• Side effects of chemotherapy or pelvic radiation treatment for cancer can damage the ovaries and cause the periods to stop forever or just for a while. These women may also have trouble getting pregnant or not be able to get pregnant in the future. Not all women undergoing chemotherapy or radiation will go through menopause. It is very rare for a younger woman to go through menopause.

  • Having certain medical conditions, like:

  1. Chromosomal abnormalities (Fragile X and Turner’s syndrome).

  2. Infections like mumps are the commonest infection that is associated with premature menopause. Its effect is maximum during the fetal and pubertal periods. Pelvic tuberculosis infection can also cause secondary amenorrhea and ovarian failure.

  3. Autoimmune diseases like rheumatoid arthritis, thyroid disease, and inflammatory bowel disease can cause premature menopause. The body’s immune system, which usually fights diseases, can sometimes wrongly attack the ovaries and keep them from making hormones.

  4. HIV (human immunodeficiency virus).

  5. AIDS (acquired immunodeficiency syndrome).

  6. Women being born with missing chromosomes or problems with chromosomes can go through menopause at an earlier age.

  7. Women with myalgic encephalomyelitis or chronic fatigue syndrome may have extreme tiredness, weakness, unrefreshing sleep, memory loss, muscle and joint pain, headache, and other symptoms. Women with these syndromes are more likely to have early or premature menopause.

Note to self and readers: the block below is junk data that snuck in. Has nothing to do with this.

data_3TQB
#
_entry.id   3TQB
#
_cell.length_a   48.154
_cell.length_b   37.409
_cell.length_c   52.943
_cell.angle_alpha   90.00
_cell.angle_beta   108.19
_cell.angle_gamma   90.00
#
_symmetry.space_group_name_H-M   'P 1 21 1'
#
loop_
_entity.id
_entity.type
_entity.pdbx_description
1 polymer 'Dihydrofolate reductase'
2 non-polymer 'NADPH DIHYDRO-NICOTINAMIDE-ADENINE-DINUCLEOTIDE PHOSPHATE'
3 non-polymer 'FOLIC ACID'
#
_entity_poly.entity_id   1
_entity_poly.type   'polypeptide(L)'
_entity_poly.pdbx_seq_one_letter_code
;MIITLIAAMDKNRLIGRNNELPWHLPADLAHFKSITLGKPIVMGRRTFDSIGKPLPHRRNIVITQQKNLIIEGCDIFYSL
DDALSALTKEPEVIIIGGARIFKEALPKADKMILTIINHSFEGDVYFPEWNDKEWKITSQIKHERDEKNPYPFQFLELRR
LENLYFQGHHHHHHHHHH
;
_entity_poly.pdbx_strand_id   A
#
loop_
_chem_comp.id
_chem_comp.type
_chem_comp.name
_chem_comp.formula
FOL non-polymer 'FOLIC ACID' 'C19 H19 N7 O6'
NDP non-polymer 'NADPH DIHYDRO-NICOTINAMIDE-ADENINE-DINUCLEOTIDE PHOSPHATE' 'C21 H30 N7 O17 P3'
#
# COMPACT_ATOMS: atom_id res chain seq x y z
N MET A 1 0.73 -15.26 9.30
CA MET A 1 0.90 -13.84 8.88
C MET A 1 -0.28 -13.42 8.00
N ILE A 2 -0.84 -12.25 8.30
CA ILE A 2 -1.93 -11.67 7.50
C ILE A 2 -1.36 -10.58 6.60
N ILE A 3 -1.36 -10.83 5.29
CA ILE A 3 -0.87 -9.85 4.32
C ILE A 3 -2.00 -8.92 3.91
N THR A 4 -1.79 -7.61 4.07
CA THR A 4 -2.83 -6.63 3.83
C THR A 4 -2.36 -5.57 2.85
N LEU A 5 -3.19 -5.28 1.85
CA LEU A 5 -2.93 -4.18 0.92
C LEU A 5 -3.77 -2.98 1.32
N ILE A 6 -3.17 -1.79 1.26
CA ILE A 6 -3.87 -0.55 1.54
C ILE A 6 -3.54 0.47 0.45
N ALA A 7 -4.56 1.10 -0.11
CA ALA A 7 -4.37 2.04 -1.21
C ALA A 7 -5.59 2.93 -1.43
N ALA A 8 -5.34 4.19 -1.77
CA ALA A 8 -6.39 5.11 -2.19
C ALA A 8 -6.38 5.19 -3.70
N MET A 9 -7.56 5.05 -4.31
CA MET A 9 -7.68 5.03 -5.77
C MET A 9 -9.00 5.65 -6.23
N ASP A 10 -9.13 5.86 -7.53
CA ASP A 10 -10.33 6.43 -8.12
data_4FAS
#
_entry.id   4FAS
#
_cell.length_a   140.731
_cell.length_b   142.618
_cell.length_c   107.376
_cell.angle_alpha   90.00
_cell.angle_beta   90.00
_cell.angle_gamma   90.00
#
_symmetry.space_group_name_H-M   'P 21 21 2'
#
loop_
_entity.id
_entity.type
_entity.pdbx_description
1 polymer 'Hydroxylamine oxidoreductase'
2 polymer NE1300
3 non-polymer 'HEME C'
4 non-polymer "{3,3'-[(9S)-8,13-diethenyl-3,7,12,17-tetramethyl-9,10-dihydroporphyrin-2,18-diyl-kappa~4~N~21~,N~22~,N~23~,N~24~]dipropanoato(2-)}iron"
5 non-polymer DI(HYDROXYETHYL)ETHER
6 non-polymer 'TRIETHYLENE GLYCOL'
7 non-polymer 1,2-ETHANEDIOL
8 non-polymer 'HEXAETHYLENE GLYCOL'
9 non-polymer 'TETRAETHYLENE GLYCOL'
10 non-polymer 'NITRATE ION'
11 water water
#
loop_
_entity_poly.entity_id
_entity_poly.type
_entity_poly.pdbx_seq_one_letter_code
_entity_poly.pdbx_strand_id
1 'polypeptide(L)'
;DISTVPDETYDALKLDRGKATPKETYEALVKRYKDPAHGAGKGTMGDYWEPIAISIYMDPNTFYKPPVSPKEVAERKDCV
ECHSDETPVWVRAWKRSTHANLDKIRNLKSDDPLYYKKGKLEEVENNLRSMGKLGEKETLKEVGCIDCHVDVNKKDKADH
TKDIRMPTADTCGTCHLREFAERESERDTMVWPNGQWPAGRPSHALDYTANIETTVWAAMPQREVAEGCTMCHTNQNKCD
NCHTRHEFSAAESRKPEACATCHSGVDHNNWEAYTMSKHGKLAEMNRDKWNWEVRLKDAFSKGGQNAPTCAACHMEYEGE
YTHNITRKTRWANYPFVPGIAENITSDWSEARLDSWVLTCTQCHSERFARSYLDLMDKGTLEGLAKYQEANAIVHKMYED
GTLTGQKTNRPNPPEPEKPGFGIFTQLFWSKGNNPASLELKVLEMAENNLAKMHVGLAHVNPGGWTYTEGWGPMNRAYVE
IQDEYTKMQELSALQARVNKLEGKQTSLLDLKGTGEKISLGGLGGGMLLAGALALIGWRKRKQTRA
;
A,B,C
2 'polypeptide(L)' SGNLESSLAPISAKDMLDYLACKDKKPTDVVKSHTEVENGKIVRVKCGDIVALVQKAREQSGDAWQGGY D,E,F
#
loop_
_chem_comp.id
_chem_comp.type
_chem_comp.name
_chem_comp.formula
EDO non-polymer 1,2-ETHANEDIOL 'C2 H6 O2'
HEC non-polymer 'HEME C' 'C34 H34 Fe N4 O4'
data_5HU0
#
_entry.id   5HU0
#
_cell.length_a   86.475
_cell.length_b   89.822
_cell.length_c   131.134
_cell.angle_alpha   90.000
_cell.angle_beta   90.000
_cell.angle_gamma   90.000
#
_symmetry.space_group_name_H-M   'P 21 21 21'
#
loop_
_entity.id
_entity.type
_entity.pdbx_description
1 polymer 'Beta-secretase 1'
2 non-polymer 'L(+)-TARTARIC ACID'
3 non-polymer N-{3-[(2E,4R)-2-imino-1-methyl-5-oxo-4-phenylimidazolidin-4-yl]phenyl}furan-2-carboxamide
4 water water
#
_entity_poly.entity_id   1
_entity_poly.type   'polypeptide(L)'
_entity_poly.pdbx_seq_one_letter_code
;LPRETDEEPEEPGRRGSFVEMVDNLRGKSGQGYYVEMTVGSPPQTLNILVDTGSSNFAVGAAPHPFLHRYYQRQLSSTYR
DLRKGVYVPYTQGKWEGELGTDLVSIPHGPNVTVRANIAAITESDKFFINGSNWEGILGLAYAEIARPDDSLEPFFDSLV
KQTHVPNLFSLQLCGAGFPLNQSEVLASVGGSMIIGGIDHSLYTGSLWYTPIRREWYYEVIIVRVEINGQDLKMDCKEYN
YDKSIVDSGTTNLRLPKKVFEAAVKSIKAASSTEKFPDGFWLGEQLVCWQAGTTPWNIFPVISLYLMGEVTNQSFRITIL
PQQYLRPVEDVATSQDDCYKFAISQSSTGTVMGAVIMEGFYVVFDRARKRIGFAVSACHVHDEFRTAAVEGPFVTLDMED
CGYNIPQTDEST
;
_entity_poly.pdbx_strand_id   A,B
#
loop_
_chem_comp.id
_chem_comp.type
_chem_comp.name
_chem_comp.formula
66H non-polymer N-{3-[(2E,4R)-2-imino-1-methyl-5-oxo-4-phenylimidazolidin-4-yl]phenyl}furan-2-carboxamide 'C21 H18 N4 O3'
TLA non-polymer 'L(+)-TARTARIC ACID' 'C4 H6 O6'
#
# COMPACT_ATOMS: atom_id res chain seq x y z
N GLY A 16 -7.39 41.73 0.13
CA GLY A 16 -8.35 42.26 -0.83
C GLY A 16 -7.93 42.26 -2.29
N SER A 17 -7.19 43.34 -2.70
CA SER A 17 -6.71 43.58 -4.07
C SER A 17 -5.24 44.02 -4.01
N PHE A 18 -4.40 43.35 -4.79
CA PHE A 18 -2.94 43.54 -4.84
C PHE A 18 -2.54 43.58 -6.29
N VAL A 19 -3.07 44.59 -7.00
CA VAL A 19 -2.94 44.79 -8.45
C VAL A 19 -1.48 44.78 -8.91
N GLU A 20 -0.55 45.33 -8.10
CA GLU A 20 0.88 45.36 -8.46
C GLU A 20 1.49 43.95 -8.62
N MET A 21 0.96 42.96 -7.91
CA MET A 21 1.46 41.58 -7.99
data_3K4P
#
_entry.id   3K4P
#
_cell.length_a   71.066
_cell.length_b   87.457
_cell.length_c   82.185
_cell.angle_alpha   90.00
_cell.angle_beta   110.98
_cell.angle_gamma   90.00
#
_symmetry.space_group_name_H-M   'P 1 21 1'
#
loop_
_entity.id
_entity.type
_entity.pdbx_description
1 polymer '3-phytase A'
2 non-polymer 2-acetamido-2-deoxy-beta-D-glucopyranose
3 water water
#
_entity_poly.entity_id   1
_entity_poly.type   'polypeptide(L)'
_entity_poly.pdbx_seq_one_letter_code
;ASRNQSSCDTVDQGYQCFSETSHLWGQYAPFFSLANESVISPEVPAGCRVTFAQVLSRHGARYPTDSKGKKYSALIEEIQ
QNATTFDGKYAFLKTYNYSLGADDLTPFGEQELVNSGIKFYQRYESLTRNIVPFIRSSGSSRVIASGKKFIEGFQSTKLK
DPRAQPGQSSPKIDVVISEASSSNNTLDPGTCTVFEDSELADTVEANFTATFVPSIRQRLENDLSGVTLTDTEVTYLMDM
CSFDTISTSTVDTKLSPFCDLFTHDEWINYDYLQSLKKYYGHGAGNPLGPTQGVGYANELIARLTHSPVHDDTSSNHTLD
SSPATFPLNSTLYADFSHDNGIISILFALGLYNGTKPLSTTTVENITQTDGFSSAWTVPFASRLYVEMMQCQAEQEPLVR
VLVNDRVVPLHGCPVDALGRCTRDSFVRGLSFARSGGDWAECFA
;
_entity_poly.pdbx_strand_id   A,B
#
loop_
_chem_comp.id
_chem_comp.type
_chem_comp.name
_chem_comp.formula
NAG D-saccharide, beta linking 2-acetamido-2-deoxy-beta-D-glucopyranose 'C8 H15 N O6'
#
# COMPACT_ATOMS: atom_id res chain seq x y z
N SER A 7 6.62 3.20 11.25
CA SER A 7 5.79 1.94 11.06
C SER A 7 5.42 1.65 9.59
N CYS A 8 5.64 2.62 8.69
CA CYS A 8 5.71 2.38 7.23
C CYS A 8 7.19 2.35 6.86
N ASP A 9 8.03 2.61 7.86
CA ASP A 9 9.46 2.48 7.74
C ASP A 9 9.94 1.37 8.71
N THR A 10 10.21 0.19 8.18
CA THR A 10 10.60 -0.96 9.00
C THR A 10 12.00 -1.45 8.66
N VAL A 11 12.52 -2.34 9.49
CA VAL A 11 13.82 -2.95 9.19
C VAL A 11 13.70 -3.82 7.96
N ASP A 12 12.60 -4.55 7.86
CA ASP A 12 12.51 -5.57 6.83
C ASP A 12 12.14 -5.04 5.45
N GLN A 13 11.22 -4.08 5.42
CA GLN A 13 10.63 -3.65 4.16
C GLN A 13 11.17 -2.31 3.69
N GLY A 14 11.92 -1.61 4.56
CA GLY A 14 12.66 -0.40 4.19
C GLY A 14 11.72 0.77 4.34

What Can Be the Symptoms of Women With Premature Menopause?

The symptoms of women with premature menopause may include:

  • Hot flashes.

  • Headaches.

  • Night sweats or cold flashes.

  • Vaginal dryness.

  • Discomfort during sex.

  • Changes in libido (sex drive).

  • Hair loss or thinning.

  • Breast tenderness.

  • Weight gain.

  • Dry skin, dry eyes, or dry mouth.

  • Urinary urgency.

  • More urinary tract infections.

  • Difficulty sleeping (insomnia).

  • Emotional changes like irritability, mild depression, mood swings, and worsening anxiety.

  • Racing heart.

  • Joint and muscle aches and pains.

  • Difficulty concentrating and memory lapses (often temporary).

How Is Premature Menopause Diagnosed?

Women having the symptoms of menopause before the age of 40 should approach their healthcare provider. They may be asked to do several tests and ask questions to help diagnose premature or early menopause. The tests can include:

  • How regular will you get your periods?